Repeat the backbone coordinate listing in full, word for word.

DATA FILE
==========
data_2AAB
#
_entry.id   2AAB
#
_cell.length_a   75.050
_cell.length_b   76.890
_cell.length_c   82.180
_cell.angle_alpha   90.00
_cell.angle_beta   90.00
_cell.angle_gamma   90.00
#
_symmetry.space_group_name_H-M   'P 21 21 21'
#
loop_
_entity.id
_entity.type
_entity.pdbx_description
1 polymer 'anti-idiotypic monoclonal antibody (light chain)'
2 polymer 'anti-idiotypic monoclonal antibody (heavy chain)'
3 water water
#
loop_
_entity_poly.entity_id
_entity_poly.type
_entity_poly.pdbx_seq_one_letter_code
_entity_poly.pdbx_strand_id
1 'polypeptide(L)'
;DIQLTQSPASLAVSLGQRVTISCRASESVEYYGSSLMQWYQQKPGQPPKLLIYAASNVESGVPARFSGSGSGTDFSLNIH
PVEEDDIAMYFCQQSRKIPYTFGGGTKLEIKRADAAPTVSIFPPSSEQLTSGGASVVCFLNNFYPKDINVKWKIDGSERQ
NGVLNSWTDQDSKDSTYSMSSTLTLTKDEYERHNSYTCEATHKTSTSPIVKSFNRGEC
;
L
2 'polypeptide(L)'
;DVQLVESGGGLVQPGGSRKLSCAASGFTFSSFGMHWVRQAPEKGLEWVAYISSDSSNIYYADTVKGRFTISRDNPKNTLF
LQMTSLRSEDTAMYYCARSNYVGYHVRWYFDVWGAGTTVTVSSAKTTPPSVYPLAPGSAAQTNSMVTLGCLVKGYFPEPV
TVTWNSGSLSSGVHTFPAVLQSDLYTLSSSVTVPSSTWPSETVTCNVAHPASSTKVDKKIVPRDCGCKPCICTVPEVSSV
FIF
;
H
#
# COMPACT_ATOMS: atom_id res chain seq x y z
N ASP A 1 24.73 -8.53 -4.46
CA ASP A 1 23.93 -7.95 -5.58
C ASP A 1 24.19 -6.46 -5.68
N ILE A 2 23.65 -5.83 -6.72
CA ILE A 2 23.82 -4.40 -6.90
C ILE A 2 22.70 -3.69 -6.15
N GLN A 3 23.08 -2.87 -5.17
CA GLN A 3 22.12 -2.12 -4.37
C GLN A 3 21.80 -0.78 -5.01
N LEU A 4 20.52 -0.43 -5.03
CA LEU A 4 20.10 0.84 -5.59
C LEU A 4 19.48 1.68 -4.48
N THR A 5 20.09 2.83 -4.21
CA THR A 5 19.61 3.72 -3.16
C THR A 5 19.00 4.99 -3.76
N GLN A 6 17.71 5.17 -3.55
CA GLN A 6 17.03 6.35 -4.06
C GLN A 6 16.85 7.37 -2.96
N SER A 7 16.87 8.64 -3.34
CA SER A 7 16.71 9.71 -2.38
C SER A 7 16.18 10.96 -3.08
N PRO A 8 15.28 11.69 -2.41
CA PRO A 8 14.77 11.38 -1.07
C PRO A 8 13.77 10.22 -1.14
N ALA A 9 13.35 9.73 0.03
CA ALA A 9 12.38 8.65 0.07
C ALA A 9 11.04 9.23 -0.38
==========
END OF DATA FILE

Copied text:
data_2AAB
#
_entry.id   2AAB
#
_cell.length_a   75.050
_cell.length_b   76.890
_cell.length_c   82.180
_cell.angle_alpha   90.00
_cell.angle_beta   90.00
_cell.angle_gamma   90.00
#
_symmetry.space_group_name_H-M   'P 21 21 21'
#
loop_
_entity.id
_entity.type
_entity.pdbx_description
1 polymer 'anti-idiotypic monoclonal antibody (light chain)'
2 polymer 'anti-idiotypic monoclonal antibody (heavy chain)'
3 water water
#
loop_
_entity_poly.entity_id
_entity_poly.type
_entity_poly.pdbx_seq_one_letter_code
_entity_poly.pdbx_strand_id
1 'polypeptide(L)'
;DIQLTQSPASLAVSLGQRVTISCRASESVEYYGSSLMQWYQQKPGQPPKLLIYAASNVESGVPARFSGSGSGTDFSLNIH
PVEEDDIAMYFCQQSRKIPYTFGGGTKLEIKRADAAPTVSIFPPSSEQLTSGGASVVCFLNNFYPKDINVKWKIDGSERQ
NGVLNSWTDQDSKDSTYSMSSTLTLTKDEYERHNSYTCEATHKTSTSPIVKSFNRGEC
;
L
2 'polypeptide(L)'
;DVQLVESGGGLVQPGGSRKLSCAASGFTFSSFGMHWVRQAPEKGLEWVAYISSDSSNIYYADTVKGRFTISRDNPKNTLF
LQMTSLRSEDTAMYYCARSNYVGYHVRWYFDVWGAGTTVTVSSAKTTPPSVYPLAPGSAAQTNSMVTLGCLVKGYFPEPV
TVTWNSGSLSSGVHTFPAVLQSDLYTLSSSVTVPSSTWPSETVTCNVAHPASSTKVDKKIVPRDCGCKPCICTVPEVSSV
FIF
;
H
#
# COMPACT_ATOMS: atom_id res chain seq x y z
N ASP A 1 24.73 -8.53 -4.46
CA ASP A 1 23.93 -7.95 -5.58
C ASP A 1 24.19 -6.46 -5.68
N ILE A 2 23.65 -5.83 -6.72
CA ILE A 2 23.82 -4.40 -6.90
C ILE A 2 22.70 -3.69 -6.15
N GLN A 3 23.08 -2.87 -5.17
CA GLN A 3 22.12 -2.12 -4.37
C GLN A 3 21.80 -0.78 -5.01
N LEU A 4 20.52 -0.43 -5.03
CA LEU A 4 20.10 0.84 -5.59
C LEU A 4 19.48 1.68 -4.48
N THR A 5 20.09 2.83 -4.21
CA THR A 5 19.61 3.72 -3.16
C THR A 5 19.00 4.99 -3.76
N GLN A 6 17.71 5.17 -3.55
CA GLN A 6 17.03 6.35 -4.06
C GLN A 6 16.85 7.37 -2.96
N SER A 7 16.87 8.64 -3.34
CA SER A 7 16.71 9.71 -2.38
C SER A 7 16.18 10.96 -3.08
N PRO A 8 15.28 11.69 -2.41
CA PRO A 8 14.77 11.38 -1.07
C PRO A 8 13.77 10.22 -1.14
N ALA A 9 13.35 9.73 0.03
CA ALA A 9 12.38 8.65 0.07
C ALA A 9 11.04 9.23 -0.38